James Madison Papers

To James Madison from James Leander Cathcart, 4 June 1801

From James Leander Cathcart, 4 June 1801

Lazzaretto: Leghorn: June 4th. 1801


In my dispatch No. 6 of which the enclosed is ⟨a⟩ copy I had the honor to inform you that I should proceed with my family to Tunis and there wait the Presidents orders. You will therefore be surprized to find my letter dated here before you know my reasons which are as follows. First the Cruisers of Tripoli being all ready to sail I suspected that the⟨y⟩ might follow our rout & plunder the vessel and insult my family, and I knowing they are all now at sea has determined me to stay here for a few months as nothing can be done untill positive orders arrives from the President.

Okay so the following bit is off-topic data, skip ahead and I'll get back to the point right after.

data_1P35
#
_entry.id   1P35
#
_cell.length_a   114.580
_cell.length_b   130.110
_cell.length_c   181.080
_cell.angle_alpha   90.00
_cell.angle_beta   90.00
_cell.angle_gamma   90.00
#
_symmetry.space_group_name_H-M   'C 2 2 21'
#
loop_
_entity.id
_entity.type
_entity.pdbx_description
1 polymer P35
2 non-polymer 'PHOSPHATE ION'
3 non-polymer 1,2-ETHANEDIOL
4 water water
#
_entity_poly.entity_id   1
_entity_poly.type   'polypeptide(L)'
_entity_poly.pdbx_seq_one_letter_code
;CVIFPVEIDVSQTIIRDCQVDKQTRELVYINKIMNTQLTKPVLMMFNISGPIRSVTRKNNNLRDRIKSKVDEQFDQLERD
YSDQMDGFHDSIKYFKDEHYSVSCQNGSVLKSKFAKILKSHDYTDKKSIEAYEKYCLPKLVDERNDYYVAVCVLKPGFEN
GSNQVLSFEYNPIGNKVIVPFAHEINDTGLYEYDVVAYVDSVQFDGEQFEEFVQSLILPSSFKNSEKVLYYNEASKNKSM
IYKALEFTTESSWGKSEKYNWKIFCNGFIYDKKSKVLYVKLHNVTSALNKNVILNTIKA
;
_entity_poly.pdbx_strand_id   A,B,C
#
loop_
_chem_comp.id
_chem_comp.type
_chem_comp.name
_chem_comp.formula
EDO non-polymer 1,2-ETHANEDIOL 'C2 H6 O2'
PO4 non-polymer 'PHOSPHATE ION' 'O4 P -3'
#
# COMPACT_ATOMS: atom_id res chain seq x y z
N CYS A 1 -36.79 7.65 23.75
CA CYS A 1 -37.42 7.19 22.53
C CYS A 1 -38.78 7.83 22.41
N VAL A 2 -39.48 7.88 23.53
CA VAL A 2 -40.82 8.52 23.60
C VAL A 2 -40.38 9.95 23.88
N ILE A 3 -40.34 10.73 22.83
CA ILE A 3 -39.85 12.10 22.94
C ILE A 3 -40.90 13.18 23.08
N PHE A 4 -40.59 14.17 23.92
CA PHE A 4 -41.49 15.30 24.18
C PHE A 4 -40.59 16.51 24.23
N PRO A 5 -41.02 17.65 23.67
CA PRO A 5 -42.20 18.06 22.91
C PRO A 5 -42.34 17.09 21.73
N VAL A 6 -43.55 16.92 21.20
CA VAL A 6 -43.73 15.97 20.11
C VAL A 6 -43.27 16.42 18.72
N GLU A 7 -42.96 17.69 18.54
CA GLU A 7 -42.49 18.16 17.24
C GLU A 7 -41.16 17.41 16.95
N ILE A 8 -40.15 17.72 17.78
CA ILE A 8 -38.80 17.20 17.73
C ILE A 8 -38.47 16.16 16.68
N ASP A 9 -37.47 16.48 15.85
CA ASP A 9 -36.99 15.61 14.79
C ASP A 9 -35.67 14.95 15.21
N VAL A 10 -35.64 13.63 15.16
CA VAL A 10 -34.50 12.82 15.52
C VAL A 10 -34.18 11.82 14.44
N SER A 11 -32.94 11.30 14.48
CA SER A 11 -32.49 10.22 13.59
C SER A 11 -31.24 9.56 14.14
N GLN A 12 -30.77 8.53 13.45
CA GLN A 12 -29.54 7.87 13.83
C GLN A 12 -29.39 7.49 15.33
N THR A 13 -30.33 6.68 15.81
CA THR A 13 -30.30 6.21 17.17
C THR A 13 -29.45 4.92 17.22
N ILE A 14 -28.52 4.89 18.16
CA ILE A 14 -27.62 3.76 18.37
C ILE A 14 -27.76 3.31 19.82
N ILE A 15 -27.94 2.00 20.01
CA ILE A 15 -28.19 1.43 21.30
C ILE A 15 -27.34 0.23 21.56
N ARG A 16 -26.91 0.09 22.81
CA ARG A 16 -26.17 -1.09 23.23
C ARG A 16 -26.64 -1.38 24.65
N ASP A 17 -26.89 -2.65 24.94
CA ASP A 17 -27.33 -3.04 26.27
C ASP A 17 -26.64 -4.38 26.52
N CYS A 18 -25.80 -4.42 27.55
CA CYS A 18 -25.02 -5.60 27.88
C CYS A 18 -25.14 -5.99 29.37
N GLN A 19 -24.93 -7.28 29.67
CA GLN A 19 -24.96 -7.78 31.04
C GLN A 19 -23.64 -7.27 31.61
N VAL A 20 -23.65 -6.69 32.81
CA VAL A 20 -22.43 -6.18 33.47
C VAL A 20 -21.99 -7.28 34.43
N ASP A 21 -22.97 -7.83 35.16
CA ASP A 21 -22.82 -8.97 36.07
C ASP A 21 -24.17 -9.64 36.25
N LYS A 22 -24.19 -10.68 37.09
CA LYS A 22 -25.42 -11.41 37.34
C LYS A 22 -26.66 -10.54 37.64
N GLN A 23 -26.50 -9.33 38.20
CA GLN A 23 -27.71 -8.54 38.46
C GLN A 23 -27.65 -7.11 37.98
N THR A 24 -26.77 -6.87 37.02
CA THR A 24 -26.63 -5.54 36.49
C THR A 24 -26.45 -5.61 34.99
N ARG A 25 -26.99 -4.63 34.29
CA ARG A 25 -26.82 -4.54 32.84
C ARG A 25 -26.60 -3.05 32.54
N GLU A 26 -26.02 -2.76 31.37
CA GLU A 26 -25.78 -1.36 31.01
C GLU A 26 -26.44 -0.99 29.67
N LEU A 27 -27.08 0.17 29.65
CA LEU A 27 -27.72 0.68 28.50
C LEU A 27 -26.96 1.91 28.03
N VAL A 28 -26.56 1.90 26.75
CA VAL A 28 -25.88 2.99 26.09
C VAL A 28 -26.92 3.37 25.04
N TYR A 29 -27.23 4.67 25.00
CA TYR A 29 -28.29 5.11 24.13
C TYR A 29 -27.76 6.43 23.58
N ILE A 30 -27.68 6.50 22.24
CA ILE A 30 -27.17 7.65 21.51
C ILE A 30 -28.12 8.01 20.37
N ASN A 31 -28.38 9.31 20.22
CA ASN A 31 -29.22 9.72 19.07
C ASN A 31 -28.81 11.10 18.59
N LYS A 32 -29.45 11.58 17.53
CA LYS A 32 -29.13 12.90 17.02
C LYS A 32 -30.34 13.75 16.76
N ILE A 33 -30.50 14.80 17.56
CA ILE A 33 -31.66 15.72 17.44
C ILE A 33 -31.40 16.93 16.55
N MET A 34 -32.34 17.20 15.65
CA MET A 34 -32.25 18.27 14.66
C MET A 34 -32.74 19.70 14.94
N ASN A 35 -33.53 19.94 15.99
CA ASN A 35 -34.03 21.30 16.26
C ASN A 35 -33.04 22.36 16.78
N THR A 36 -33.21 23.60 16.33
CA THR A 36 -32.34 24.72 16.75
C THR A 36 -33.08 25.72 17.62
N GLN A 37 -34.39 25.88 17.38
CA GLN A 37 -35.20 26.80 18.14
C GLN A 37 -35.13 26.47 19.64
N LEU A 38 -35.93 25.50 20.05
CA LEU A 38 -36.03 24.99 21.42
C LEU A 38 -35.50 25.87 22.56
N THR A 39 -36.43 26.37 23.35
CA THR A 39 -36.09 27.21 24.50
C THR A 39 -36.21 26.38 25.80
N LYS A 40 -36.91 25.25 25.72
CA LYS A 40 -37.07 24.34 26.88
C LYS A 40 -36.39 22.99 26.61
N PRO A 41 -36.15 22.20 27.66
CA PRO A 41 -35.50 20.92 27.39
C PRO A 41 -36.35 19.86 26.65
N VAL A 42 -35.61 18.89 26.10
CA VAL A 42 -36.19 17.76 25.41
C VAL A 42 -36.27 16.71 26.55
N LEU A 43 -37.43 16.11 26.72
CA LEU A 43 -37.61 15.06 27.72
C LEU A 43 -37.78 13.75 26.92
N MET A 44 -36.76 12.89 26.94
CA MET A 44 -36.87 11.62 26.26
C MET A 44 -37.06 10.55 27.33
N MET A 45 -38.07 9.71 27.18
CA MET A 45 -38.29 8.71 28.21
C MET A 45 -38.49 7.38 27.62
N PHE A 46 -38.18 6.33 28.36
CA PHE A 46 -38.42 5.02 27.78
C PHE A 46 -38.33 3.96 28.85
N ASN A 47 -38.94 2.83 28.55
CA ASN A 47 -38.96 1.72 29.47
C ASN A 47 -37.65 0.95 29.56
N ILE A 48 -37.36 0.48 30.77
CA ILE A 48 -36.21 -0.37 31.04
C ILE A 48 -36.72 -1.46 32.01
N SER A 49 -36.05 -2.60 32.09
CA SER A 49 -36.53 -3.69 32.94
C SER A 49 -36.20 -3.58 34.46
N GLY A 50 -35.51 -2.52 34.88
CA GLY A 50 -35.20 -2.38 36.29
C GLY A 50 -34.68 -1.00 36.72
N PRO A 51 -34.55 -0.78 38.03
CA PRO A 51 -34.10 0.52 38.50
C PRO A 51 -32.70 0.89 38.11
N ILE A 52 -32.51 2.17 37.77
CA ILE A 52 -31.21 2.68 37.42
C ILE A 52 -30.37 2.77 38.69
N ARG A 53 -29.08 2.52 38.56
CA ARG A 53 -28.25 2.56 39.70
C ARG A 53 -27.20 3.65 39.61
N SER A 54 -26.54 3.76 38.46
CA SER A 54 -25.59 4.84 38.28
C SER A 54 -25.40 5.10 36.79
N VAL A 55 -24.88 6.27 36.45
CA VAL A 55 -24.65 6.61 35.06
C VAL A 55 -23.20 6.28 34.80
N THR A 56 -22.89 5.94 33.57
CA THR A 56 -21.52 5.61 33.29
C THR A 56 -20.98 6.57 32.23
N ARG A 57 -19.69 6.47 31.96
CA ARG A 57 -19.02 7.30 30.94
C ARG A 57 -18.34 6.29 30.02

Secondly, I conceived it my duty to forward my dispatches to government by the most direct conveyance for which a port in Europe deservedly claimed my preference, and Thirdly I was desirous to know what position the King of Sweden had taken relative to Mr. Tornquists negotiation as I have reason to believe he will never ratify it. This object I have not been able to determine yet as Mr. Tornquist is at Pisa & does not return untill next week when I have reason to expect every necessary information on the subject which you shall be inform’d of as early as possible. I was likewise in some doubt lest my last circulars might not have arrived in time to produce the desired effect which idea was realized on my arrival here where I found five American vessels ready to sail and am informed that in consequence of my circulars dated in February having arrived that collections of our vessels have been made in several ports of the mediterranean for the particulars of which I refer you to the reports of our Consuls along the Coast. Neither had I any business to transact at Tunis which claim’d my immediate attention as Messrs. OBrien Eaton & Nissen can transact any business which may occur, & I have taken a position which will enable government to have a more direct communication with me as the post goes regular from here to all the ports of France Spain & Italy. I shall by all means endeavor to proceed to Tunis by the time I may reasonably expect orders from the President & shall otherways act for the benefit of the service to the best of my knowledge.